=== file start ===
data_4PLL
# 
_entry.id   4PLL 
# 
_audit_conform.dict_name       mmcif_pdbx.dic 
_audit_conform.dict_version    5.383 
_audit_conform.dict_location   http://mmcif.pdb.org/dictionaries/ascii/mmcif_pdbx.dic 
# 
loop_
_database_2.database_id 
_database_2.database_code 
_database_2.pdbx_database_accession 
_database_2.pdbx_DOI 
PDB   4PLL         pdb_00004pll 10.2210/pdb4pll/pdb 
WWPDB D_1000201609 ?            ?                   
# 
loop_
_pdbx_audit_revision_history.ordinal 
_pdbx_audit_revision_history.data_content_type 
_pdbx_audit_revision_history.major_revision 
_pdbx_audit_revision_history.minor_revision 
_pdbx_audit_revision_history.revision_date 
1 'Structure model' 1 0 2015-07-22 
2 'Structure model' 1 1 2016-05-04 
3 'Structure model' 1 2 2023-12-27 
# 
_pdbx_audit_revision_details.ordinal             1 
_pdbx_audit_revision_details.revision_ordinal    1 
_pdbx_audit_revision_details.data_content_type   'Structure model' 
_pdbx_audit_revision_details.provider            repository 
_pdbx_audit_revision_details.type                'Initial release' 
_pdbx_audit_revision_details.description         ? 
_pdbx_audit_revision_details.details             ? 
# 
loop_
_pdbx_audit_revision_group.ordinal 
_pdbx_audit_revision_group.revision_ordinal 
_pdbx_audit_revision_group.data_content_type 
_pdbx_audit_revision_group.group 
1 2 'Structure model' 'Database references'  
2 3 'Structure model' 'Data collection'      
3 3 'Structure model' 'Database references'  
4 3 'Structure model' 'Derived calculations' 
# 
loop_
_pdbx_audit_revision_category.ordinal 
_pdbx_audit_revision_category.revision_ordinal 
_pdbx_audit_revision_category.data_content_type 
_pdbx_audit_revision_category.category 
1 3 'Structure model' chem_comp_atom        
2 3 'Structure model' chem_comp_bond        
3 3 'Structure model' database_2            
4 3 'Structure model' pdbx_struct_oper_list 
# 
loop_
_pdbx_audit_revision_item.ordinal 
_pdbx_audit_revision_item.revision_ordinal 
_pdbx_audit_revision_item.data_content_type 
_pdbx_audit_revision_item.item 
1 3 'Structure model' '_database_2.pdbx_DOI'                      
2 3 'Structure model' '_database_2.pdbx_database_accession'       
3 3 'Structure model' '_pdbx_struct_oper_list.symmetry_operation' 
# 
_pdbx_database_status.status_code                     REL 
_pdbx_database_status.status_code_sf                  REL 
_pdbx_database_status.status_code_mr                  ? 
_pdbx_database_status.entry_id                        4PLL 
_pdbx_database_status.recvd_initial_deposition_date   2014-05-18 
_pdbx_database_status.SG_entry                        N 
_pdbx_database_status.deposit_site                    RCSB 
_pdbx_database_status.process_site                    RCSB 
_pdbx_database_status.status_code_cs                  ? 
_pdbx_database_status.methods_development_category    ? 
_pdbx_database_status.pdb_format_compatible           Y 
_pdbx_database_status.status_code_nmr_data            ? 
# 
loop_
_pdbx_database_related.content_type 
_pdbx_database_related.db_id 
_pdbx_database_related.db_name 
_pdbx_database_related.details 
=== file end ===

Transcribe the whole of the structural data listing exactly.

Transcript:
data_4PLL
# 
_entry.id   4PLL 
# 
_audit_conform.dict_name       mmcif_pdbx.dic 
_audit_conform.dict_version    5.383 
_audit_conform.dict_location   http://mmcif.pdb.org/dictionaries/ascii/mmcif_pdbx.dic 
# 
loop_
_database_2.database_id 
_database_2.database_code 
_database_2.pdbx_database_accession 
_database_2.pdbx_DOI 
PDB   4PLL         pdb_00004pll 10.2210/pdb4pll/pdb 
WWPDB D_1000201609 ?            ?                   
# 
loop_
_pdbx_audit_revision_history.ordinal 
_pdbx_audit_revision_history.data_content_type 
_pdbx_audit_revision_history.major_revision 
_pdbx_audit_revision_history.minor_revision 
_pdbx_audit_revision_history.revision_date 
1 'Structure model' 1 0 2015-07-22 
2 'Structure model' 1 1 2016-05-04 
3 'Structure model' 1 2 2023-12-27 
# 
_pdbx_audit_revision_details.ordinal             1 
_pdbx_audit_revision_details.revision_ordinal    1 
_pdbx_audit_revision_details.data_content_type   'Structure model' 
_pdbx_audit_revision_details.provider            repository 
_pdbx_audit_revision_details.type                'Initial release' 
_pdbx_audit_revision_details.description         ? 
_pdbx_audit_revision_details.details             ? 
# 
loop_
_pdbx_audit_revision_group.ordinal 
_pdbx_audit_revision_group.revision_ordinal 
_pdbx_audit_revision_group.data_content_type 
_pdbx_audit_revision_group.group 
1 2 'Structure model' 'Database references'  
2 3 'Structure model' 'Data collection'      
3 3 'Structure model' 'Database references'  
4 3 'Structure model' 'Derived calculations' 
# 
loop_
_pdbx_audit_revision_category.ordinal 
_pdbx_audit_revision_category.revision_ordinal 
_pdbx_audit_revision_category.data_content_type 
_pdbx_audit_revision_category.category 
1 3 'Structure model' chem_comp_atom        
2 3 'Structure model' chem_comp_bond        
3 3 'Structure model' database_2            
4 3 'Structure model' pdbx_struct_oper_list 
# 
loop_
_pdbx_audit_revision_item.ordinal 
_pdbx_audit_revision_item.revision_ordinal 
_pdbx_audit_revision_item.data_content_type 
_pdbx_audit_revision_item.item 
1 3 'Structure model' '_database_2.pdbx_DOI'                      
2 3 'Structure model' '_database_2.pdbx_database_accession'       
3 3 'Structure model' '_pdbx_struct_oper_list.symmetry_operation' 
# 
_pdbx_database_status.status_code                     REL 
_pdbx_database_status.status_code_sf                  REL 
_pdbx_database_status.status_code_mr                  ? 
_pdbx_database_status.entry_id                        4PLL 
_pdbx_database_status.recvd_initial_deposition_date   2014-05-18 
_pdbx_database_status.SG_entry                        N 
_pdbx_database_status.deposit_site                    RCSB 
_pdbx_database_status.process_site                    RCSB 
_pdbx_database_status.status_code_cs                  ? 
_pdbx_database_status.methods_development_category    ? 
_pdbx_database_status.pdb_format_compatible           Y 
_pdbx_database_status.status_code_nmr_data            ? 
# 
loop_
_pdbx_database_related.content_type 
_pdbx_database_related.db_id 
_pdbx_database_related.db_name 
_pdbx_database_related.details 